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it's kind of a funny story It’s Kind of a Funny Story by Ned Vizzini | Rating: ★★★★★

“I don’t know how I can be so ambitious and so lazy at the same time.”

Rewind to four or five years ago, when I was struggling with depression of my own and had just started writing book reviews as an outlet and a way to grow in my writing skills. This was one of the first books I felt connected to and it was one of the first books ever I reviewed. For me, It’s Kind of a Funny Story was the ultimate young adult novel that managed to capture the struggling youths can go through when it comes to school and the depression that comes along unexpectedly that we don’t always understand.

Looking back, now that Ned Vizzini is gone, the story becomes more and more real and treasured for me. Although he lost his battle with depression, the story remains and will continue to help the many teenagers and adults who struggle with mental illness because it captures it all in a raw and real way that many authors can’t manage to voice in their career.

This is one of those novels that should be read by everyone — even if you find yourself unable to relate to it. With a strong narration and many moments that can be both uncomfortable and oddly comforting (there’s just something lovely about reading a story and realizing that there are people who think like you), this story becomes something valuable.

There were parts of the novel I wasn’t all that fond of, I’ll admit that, but with every part I wasn’t fond of there was something else that made up for it. I related to the way main character Craig’s mind worked in both his depressive haze and as he reached a certain level of clarity. I liked his strength in which he seeked help. And I especially liked the frank way everything was dealt with but still remained humorous.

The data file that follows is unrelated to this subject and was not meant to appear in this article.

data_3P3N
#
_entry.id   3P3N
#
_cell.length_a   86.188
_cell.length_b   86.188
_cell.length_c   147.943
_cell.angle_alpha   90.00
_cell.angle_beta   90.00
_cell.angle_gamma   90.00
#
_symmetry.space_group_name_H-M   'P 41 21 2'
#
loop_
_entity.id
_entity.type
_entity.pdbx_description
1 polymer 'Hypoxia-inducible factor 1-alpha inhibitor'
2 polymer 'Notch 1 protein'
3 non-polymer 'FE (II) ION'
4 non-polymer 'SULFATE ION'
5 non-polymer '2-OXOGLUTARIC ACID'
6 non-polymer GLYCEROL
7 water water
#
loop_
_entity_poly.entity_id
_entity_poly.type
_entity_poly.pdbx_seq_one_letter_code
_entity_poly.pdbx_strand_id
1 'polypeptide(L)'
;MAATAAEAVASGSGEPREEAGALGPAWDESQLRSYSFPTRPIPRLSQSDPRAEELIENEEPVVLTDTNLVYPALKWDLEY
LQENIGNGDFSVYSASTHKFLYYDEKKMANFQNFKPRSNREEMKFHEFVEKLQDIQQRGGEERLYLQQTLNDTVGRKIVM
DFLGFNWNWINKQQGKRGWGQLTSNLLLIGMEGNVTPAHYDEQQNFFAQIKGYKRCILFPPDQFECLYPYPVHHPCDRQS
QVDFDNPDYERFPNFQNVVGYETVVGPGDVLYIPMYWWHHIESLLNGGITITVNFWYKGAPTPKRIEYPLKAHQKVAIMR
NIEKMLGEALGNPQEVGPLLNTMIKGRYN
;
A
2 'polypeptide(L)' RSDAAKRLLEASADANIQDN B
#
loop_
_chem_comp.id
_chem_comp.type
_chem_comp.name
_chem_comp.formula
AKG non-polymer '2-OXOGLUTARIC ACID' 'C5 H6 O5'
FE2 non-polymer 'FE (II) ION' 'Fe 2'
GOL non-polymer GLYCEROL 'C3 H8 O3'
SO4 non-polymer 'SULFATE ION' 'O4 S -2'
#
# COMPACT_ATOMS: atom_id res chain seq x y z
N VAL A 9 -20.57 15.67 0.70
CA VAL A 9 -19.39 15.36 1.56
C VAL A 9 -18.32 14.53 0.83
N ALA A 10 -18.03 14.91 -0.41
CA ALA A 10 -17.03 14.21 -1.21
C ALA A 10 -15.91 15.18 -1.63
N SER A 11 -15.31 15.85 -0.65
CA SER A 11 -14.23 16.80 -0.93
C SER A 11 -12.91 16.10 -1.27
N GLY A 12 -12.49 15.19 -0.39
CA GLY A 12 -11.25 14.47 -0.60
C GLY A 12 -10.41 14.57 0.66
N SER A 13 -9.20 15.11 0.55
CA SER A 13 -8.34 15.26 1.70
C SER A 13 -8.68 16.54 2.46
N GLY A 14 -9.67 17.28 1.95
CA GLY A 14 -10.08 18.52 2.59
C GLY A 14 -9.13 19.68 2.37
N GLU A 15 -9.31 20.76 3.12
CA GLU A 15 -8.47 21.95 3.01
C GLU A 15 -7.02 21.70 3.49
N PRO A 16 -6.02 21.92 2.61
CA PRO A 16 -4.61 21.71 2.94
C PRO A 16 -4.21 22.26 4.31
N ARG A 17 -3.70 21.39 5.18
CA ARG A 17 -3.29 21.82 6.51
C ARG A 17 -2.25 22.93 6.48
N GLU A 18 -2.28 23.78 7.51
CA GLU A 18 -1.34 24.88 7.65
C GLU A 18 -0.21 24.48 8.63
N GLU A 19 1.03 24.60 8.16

Afterall, even in our darkest moments — we still need to have the ability to laugh it off.

When Craig checks himself in for mental help we find ourselves rooting for him and grow attached to his routine, his mind and the easy going way he falls into friendships during his brief time at Sixth North. There’s something each of them have in common with one another and it forms an instant connection, drawing them all into the same almost family. And even though some people may find his budding romance in the hospital to be something that wasn’t needed for the story, the happiness and comfort he finds in it is something that genuinely brings him strength.

(Although I do wish we had learned more about Noelle outside of her relationship with Craig. Her story would have been brilliant to explore, really.)

It is in the hospital that he discovers (rediscovers) his love of art and ultimately leads to the road of his recovery. Although it was obvious he had a long way to go, it was the start of something very promising in the moment he is nearing release and decides to not only continue taking his medicine and continue getting help, he decides to leave behind the school which puts more pressure on him. He also decides to have his art be the outlet he so desperately needs in life.

Overall, the novel is very beautifully written and handled very well. It doesn’t sugar coat life and I think it could genuinely help other kids through their own issues in life.

And at this time I’d like to say something about Ned Vizzini.

Though he lost his struggle with depression, his work will continue to help others help themselves and even though we all wish his outcome had been different, I am grateful he was here and alive and wrote what he did.

He will be greatly missed.

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